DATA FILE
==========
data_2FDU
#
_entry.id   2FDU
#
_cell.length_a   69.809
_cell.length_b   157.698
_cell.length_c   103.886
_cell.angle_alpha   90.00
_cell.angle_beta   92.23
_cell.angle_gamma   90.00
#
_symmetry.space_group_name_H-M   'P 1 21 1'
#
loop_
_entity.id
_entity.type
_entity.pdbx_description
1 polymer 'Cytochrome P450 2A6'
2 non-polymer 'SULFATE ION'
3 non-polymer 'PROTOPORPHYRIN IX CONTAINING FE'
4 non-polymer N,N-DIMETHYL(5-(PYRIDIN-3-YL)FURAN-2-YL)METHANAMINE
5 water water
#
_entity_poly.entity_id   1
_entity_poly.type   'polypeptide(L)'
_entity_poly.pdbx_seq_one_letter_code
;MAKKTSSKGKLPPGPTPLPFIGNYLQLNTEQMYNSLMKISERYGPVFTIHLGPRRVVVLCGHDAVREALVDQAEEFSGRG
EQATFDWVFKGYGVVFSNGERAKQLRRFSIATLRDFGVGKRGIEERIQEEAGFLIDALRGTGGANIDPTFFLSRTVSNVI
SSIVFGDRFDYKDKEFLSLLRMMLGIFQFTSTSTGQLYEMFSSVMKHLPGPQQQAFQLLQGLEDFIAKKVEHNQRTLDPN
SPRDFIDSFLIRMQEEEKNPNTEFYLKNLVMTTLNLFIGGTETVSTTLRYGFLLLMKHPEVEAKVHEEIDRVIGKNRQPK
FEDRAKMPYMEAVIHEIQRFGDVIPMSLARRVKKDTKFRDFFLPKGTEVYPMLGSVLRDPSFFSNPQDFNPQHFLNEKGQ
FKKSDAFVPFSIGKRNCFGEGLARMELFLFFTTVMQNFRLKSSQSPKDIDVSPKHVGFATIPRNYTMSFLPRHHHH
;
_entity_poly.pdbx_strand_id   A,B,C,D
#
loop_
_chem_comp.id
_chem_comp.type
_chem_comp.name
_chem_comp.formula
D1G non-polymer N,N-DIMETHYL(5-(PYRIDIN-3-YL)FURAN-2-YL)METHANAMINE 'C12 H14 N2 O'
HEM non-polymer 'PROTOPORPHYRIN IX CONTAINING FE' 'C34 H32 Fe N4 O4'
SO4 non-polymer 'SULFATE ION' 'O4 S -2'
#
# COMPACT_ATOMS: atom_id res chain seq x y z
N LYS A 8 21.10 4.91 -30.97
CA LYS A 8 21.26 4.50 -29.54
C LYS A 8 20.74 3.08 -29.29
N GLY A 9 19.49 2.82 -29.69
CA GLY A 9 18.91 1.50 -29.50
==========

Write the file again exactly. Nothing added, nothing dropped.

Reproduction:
data_2FDU
#
_entry.id   2FDU
#
_cell.length_a   69.809
_cell.length_b   157.698
_cell.length_c   103.886
_cell.angle_alpha   90.00
_cell.angle_beta   92.23
_cell.angle_gamma   90.00
#
_symmetry.space_group_name_H-M   'P 1 21 1'
#
loop_
_entity.id
_entity.type
_entity.pdbx_description
1 polymer 'Cytochrome P450 2A6'
2 non-polymer 'SULFATE ION'
3 non-polymer 'PROTOPORPHYRIN IX CONTAINING FE'
4 non-polymer N,N-DIMETHYL(5-(PYRIDIN-3-YL)FURAN-2-YL)METHANAMINE
5 water water
#
_entity_poly.entity_id   1
_entity_poly.type   'polypeptide(L)'
_entity_poly.pdbx_seq_one_letter_code
;MAKKTSSKGKLPPGPTPLPFIGNYLQLNTEQMYNSLMKISERYGPVFTIHLGPRRVVVLCGHDAVREALVDQAEEFSGRG
EQATFDWVFKGYGVVFSNGERAKQLRRFSIATLRDFGVGKRGIEERIQEEAGFLIDALRGTGGANIDPTFFLSRTVSNVI
SSIVFGDRFDYKDKEFLSLLRMMLGIFQFTSTSTGQLYEMFSSVMKHLPGPQQQAFQLLQGLEDFIAKKVEHNQRTLDPN
SPRDFIDSFLIRMQEEEKNPNTEFYLKNLVMTTLNLFIGGTETVSTTLRYGFLLLMKHPEVEAKVHEEIDRVIGKNRQPK
FEDRAKMPYMEAVIHEIQRFGDVIPMSLARRVKKDTKFRDFFLPKGTEVYPMLGSVLRDPSFFSNPQDFNPQHFLNEKGQ
FKKSDAFVPFSIGKRNCFGEGLARMELFLFFTTVMQNFRLKSSQSPKDIDVSPKHVGFATIPRNYTMSFLPRHHHH
;
_entity_poly.pdbx_strand_id   A,B,C,D
#
loop_
_chem_comp.id
_chem_comp.type
_chem_comp.name
_chem_comp.formula
D1G non-polymer N,N-DIMETHYL(5-(PYRIDIN-3-YL)FURAN-2-YL)METHANAMINE 'C12 H14 N2 O'
HEM non-polymer 'PROTOPORPHYRIN IX CONTAINING FE' 'C34 H32 Fe N4 O4'
SO4 non-polymer 'SULFATE ION' 'O4 S -2'
#
# COMPACT_ATOMS: atom_id res chain seq x y z
N LYS A 8 21.10 4.91 -30.97
CA LYS A 8 21.26 4.50 -29.54
C LYS A 8 20.74 3.08 -29.29
N GLY A 9 19.49 2.82 -29.69
CA GLY A 9 18.91 1.50 -29.50